Dr. Strangelove and the Shining – 35mm double feature – presented by Spoke Art
Join us Sunday, September 28th for a one night only screening of two classic Stanley Kubrick films, Dr. Strangelove and the Shining, both shown in glorious 35mm. Presented by Spoke Art gallery, this special event closes out their month long Kubrick themed art exhibit, on view at their Sutter street gallery from September 6th – 27th. *SPOKE ART GALLERY “Kubrick an art show tribute”
A selection of limited edition posters will be available for purchase at this event.
Dr. Strangelove or: How I Learned to Stop Worrying and Love the Bomb
Paranoid Brigadier General Jack D. Ripper of Burpelson Air Force Base, believing that fluoridation of the American water supply is a Soviet plot to poison the U.S. populace, is able to deploy through a back door mechanism a nuclear attack on the Soviet Union without the knowledge of his superiors, including the Chair of the Joint Chiefs of Staff, General Buck Turgidson, and President Merkin Muffley. Only Ripper knows the code to recall the B-52 bombers and he has shut down communication in and out of Burpelson as a measure to protect this attack. Ripper’s executive officer, RAF Group Captain Lionel Mandrake (on exchange from Britain), who is being held at Burpelson by Ripper, believes he knows the recall codes if he can only get a message to the outside world. Meanwhile at the Pentagon War Room, key persons including Muffley, Turgidson and nuclear scientist and adviser, a former Nazi named Dr. Strangelove, are discussing measures to stop the attack or mitigate its blow-up into an all out nuclear war with the Soviets. Against Turgidson’s wishes, Muffley brings Soviet Ambassador Alexi de Sadesky into the War Room, and get his boss, Soviet Premier Dimitri Kisov, on the hot line to inform him of what’s going on.
The Americans in the War Room are dismayed to learn that the Soviets have a yet as unannounced Doomsday Device to detonate if any of their key targets are hit. As Ripper, Mandrake and those in the War Room try and work the situation to their end goal, Major T.J. “King” Kong, one of the B-52 bomber pilots, is working on his own agenda of deploying his bomb where ever he can on enemy soil if he can’t make it to his intended target.
Directed by Stanley Kubrick, 95 minutes, 1964, U.S.A.
A novelist – Jack Torrance take a job interview as winter caretaker of the isolated, old, huge and beautiful Overlook Hotel. In the interview, Jack is told by the manager himself, that the previous caretaker – Grady, chopped his family and later killed himself with a shotgun. Ignoring the story, Jack brings his wife – Wendy and his son Danny. It happens that Danny, has a mysterious power known as “The Shining” that shows him things from the past and future. Some of the visions come from Tony – “the little boy who lives in Danny’s mouth”. Danny meets Hallorann – the hotel cook in their first day arriving at the Overlook, who also has this “Shining” and he warns him about the hotel and the sinister Room 237. As the days go by, Danny has visions of previous guests and employees who died at the hotel years before, meanwhile Jack starts driving into insanity, turning more and more aggressive, at the point that Danny and Wendy gets convinced that Jack might try to do the same thing, Grady did.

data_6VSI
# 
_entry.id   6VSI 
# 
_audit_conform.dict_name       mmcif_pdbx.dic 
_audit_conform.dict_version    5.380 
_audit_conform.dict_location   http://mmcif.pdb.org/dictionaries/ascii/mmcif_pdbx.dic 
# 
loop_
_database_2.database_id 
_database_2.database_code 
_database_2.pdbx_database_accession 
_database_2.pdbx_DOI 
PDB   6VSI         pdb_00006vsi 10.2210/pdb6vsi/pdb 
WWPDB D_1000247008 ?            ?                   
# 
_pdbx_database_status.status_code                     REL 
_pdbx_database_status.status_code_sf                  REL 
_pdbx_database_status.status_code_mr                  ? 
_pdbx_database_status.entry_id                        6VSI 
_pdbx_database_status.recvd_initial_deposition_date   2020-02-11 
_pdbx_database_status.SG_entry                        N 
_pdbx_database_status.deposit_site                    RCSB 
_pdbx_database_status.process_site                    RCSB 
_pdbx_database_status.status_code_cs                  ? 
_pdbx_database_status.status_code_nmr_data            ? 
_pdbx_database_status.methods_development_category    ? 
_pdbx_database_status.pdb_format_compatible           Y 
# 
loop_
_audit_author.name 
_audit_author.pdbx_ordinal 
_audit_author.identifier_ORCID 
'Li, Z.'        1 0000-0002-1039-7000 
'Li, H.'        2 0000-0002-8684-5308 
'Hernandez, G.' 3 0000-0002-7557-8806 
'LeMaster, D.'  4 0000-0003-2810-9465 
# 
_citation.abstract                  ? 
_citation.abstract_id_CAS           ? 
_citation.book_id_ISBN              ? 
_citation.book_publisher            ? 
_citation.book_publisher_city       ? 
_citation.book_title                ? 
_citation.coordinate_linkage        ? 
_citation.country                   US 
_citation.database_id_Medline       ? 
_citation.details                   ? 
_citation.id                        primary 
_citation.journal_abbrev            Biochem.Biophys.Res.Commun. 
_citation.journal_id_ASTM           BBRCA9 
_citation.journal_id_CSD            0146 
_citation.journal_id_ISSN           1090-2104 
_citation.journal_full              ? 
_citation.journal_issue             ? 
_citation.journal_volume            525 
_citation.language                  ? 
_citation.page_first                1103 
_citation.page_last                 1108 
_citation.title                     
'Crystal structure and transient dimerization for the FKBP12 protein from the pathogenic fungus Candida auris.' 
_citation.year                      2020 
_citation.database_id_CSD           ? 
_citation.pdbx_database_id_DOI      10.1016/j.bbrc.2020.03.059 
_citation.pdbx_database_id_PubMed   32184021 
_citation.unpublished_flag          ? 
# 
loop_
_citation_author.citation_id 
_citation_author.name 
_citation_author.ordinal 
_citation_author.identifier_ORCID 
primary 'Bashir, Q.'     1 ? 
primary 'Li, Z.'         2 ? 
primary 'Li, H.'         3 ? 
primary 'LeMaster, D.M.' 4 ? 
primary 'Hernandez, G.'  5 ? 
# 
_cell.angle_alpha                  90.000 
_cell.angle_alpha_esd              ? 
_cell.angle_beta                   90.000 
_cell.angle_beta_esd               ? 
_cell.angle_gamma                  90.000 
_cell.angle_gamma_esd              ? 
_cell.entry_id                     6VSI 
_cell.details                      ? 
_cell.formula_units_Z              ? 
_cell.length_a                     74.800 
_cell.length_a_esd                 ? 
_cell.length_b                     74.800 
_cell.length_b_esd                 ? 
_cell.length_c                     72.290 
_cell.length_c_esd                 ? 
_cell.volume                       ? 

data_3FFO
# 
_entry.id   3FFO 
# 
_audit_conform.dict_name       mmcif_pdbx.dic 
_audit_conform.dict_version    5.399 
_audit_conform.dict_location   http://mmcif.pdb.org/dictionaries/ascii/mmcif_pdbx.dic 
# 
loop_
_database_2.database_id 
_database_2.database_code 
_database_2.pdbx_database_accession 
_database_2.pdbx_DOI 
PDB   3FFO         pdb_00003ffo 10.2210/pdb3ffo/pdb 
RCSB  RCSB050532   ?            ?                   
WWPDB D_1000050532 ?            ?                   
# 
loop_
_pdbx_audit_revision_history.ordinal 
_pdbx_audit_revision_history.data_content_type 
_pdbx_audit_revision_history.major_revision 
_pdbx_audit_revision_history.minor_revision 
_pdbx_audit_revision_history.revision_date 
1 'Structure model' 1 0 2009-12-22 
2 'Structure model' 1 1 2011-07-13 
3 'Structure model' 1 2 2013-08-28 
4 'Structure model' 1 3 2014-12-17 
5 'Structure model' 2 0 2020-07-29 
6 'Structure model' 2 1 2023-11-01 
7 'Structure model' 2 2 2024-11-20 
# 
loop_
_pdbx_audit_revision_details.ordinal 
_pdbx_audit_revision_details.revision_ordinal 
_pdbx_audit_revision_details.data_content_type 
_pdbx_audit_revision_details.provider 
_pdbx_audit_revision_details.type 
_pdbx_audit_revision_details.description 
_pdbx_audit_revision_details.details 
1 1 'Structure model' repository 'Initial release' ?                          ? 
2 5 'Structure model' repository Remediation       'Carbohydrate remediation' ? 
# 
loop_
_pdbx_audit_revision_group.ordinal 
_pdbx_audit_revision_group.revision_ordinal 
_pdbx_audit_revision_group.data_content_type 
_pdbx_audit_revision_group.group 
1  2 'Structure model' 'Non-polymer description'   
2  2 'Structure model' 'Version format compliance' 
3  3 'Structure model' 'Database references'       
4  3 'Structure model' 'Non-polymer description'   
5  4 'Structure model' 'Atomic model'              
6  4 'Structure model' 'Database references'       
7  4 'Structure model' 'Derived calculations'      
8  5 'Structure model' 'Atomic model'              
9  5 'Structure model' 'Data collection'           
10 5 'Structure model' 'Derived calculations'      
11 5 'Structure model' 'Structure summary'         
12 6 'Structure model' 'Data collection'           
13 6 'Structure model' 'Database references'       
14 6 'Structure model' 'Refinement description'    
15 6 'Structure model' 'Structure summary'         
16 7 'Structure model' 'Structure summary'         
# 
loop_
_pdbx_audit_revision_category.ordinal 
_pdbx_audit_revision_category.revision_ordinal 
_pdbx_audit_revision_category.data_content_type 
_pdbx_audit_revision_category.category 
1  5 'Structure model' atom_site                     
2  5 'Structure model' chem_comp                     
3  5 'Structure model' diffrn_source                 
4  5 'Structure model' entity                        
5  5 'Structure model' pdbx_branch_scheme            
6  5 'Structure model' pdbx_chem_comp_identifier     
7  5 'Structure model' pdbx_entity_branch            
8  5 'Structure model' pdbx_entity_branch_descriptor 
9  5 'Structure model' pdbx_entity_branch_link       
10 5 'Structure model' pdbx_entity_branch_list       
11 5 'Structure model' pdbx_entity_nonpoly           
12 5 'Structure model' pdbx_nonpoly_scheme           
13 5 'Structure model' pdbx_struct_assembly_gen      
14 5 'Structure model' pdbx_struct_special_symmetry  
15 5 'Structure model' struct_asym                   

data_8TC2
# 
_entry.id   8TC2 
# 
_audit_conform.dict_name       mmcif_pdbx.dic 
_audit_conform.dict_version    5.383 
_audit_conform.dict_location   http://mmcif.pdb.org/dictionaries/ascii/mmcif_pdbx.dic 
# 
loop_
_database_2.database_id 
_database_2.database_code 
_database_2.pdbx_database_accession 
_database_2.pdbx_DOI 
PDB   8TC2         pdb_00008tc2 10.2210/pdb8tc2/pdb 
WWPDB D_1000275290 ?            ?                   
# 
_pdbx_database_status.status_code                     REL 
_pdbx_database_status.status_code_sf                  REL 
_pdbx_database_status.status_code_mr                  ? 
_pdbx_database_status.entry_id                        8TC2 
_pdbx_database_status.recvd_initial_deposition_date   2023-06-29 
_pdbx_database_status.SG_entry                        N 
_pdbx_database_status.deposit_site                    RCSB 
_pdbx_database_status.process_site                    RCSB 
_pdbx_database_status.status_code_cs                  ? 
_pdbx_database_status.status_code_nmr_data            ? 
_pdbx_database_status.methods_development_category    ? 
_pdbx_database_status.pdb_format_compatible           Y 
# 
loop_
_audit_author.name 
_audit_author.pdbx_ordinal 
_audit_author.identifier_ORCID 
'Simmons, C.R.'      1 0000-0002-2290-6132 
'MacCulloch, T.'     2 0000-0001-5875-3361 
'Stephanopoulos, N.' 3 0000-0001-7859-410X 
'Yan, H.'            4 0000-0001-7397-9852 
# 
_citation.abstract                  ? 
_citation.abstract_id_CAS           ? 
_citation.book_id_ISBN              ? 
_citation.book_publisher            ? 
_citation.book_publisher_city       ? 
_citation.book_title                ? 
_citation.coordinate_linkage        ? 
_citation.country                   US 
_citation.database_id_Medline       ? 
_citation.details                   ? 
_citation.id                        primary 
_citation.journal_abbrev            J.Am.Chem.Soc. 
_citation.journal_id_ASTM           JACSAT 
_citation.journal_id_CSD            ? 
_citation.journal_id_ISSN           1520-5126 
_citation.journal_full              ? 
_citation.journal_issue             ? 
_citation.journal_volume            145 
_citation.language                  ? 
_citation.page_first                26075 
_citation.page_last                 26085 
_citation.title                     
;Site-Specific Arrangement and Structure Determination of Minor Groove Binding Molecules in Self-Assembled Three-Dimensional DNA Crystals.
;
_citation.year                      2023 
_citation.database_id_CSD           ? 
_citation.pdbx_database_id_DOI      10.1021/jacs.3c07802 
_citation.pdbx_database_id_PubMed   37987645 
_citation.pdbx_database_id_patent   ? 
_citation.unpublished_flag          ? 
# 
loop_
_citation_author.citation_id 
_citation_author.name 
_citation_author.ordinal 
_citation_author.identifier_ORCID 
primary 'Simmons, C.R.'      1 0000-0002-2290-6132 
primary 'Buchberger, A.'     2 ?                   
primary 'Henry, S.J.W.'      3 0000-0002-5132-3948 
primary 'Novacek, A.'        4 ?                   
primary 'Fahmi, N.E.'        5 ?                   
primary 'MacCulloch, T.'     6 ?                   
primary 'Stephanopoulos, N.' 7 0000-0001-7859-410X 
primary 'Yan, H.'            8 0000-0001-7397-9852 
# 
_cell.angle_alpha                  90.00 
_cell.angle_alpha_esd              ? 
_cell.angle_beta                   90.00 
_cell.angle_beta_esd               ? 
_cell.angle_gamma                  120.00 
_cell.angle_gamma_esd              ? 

Directed by Stanley Kubrick, 144 minutes, 1980, U.S.A.
Beginning in 2004, filmmaker/novelist Catherine Breillat had a series of debilitating strokes connected to a previously undiagnosed cerebrovascular disease.During her long, grueling recovery, she became fascinated by international con man Christophe Rocancourt. She decided only he could play the leading part in her next film. Their close friendship ended with a bang in 2009—when Breillat sued Rocancourt for conning her out of nearly $1 million.
No stranger to discomfiting her audience—or herself—Breillat fictionalizes that recent life chapter here, with the inimitable Isabelle Huppert as stroke-felled filmmaker/novelist “Maud Shainberg.” Maud invites into her life notorious celebrity “crook” Vilko Piran (French rapper Kool Shen). The two fast become thick as, well, thieves. The title Abuse of Weakness suggests a simple victimization that is in fact much more complex and ambiguous in Breillat’s queasy, thinly veiled self-portrait.
In Huppert’s fearless performance, Maud is perversely willing prey to “wild animal” Vilko. He’s rude, bullying, seductive—but then she is often demanding, arrogant and contrary herself. Their interdependency has elements of a marriage (though he’s already married) and an affair (though it’s platonic). These are two prickly, high-maintenance people determined to get the most out of each other, for better or worse. The fact that it’s very likely to be “for worse” seems key to their mutual attraction. –Dennis Harvey
Casts: Isabelle Huppert, Kool Shen, Laurence Ursino
2014, France | Germany | Belgium, 105min. English Subtitles
The subject of Somali pirates still strikes fear in the hearts of us Westerners, for it’s all a landscape that’s totally different than anything we could possibly know about. Shot in East Africa using first-time Somali actors, Fishing Without Nets ls the mesmerizing, sobering story of the region’s bandits from the Somali point-of-view. In Somalia, principled, young husband and father Abdi turns to piracy to support his family. While his wife and child wait for him in Yemen, an outdated and fragile satellite phone is his only connection to all he truly values. Here (in Sundance 2014′s winner for the Directing Award, U.S. Dramatic), debut feature filmmaker Cutter Hodierne combines the epic cinematic vision of a glorious action thriller with the intimate, textured qualities of an arthouse film, humanizing the pirates by bringing us inside their moral dilemmas and gut-wrenching struggles.
Dir: Cutter Hodierne – 2014 – 110 mins